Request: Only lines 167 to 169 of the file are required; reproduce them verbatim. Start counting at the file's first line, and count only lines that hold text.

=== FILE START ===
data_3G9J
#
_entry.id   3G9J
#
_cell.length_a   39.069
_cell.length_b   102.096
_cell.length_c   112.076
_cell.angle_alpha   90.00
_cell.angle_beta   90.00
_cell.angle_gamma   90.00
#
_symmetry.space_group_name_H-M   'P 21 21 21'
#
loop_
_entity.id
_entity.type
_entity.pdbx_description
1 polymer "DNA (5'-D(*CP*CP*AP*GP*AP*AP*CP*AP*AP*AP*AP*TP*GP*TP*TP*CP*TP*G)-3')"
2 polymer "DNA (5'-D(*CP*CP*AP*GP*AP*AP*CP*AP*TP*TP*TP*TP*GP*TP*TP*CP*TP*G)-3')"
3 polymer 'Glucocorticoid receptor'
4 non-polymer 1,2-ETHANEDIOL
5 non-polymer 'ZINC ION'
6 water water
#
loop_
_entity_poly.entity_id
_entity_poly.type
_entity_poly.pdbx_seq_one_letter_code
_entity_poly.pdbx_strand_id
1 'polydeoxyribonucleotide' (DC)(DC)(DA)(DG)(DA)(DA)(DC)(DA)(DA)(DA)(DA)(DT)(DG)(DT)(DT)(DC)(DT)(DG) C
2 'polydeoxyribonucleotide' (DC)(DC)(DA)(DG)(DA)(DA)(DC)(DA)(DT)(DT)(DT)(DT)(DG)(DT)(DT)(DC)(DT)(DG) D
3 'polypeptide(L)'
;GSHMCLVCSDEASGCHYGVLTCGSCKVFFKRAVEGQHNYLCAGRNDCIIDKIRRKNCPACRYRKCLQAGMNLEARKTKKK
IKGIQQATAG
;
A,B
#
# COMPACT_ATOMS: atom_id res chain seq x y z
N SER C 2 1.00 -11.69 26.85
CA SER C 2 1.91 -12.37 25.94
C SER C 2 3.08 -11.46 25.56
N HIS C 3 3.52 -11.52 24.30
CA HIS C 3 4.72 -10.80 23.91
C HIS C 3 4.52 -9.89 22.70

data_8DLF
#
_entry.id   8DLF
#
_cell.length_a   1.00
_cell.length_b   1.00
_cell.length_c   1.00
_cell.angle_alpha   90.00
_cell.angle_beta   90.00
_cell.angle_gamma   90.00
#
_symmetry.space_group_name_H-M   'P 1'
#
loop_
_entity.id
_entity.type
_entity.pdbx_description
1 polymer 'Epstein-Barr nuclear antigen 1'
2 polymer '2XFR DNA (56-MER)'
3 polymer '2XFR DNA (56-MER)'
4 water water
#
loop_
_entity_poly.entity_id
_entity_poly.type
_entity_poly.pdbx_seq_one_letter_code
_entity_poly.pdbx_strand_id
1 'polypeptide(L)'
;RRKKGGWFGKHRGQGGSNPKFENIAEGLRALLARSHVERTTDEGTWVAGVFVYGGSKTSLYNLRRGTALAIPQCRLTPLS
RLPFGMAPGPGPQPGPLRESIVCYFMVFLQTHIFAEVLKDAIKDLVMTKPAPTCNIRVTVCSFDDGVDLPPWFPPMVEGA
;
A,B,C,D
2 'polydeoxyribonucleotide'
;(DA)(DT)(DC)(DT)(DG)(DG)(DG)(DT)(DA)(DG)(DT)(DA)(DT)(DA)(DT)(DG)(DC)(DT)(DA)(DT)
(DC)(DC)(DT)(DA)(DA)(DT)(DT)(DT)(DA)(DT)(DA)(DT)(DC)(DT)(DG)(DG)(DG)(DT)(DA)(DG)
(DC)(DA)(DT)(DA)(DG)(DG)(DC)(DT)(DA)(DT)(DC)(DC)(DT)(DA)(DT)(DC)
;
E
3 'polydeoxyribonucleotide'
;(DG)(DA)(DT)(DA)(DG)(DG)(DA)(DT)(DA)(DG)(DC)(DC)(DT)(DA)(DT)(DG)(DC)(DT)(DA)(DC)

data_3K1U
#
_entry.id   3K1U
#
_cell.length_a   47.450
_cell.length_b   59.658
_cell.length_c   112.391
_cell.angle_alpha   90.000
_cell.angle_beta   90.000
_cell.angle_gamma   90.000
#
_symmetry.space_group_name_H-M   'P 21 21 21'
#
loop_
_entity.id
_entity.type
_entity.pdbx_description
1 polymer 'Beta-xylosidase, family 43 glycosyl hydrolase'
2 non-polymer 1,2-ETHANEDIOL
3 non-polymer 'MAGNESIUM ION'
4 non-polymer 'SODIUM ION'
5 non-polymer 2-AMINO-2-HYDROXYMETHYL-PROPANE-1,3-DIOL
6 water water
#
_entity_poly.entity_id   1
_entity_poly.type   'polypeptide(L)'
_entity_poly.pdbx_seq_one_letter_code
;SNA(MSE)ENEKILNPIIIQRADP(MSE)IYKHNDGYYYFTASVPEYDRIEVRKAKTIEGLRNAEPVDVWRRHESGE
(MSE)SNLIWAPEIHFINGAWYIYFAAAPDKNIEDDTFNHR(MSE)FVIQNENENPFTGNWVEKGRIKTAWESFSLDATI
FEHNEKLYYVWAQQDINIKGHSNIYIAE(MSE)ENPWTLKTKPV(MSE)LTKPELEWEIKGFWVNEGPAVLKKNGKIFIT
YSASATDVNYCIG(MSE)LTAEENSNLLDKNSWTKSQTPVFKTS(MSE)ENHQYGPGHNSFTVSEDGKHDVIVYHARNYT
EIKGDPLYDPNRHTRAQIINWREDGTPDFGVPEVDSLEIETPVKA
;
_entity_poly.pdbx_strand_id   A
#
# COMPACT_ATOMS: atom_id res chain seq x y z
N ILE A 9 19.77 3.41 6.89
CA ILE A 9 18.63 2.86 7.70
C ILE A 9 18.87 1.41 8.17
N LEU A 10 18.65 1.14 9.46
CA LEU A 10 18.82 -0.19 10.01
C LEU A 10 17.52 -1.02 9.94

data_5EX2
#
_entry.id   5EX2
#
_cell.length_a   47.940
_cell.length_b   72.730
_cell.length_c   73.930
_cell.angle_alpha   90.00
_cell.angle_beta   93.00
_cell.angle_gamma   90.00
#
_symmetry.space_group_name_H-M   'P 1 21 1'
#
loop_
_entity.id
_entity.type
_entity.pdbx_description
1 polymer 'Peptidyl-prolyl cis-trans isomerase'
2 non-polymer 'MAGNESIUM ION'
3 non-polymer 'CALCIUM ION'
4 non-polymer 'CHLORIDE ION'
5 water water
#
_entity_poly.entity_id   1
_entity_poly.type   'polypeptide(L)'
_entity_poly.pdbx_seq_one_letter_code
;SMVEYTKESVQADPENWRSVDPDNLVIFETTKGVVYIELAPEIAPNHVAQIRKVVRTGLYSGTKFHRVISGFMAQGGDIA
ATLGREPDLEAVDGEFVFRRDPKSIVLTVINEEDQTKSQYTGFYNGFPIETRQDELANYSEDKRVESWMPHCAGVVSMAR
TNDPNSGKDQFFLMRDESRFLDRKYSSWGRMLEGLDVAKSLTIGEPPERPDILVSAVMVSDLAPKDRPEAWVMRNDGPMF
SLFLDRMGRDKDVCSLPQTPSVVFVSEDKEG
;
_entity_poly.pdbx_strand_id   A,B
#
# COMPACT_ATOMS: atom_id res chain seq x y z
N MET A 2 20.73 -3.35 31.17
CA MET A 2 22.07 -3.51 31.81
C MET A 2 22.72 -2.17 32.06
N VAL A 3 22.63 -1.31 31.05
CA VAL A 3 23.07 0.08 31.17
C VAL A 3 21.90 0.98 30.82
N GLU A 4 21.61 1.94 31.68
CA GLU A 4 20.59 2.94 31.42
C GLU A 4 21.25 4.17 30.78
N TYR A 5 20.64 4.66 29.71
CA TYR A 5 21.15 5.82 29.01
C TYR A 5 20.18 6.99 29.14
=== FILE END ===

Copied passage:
N GLU A 4 21.61 1.94 31.68
CA GLU A 4 20.59 2.94 31.42
C GLU A 4 21.25 4.17 30.78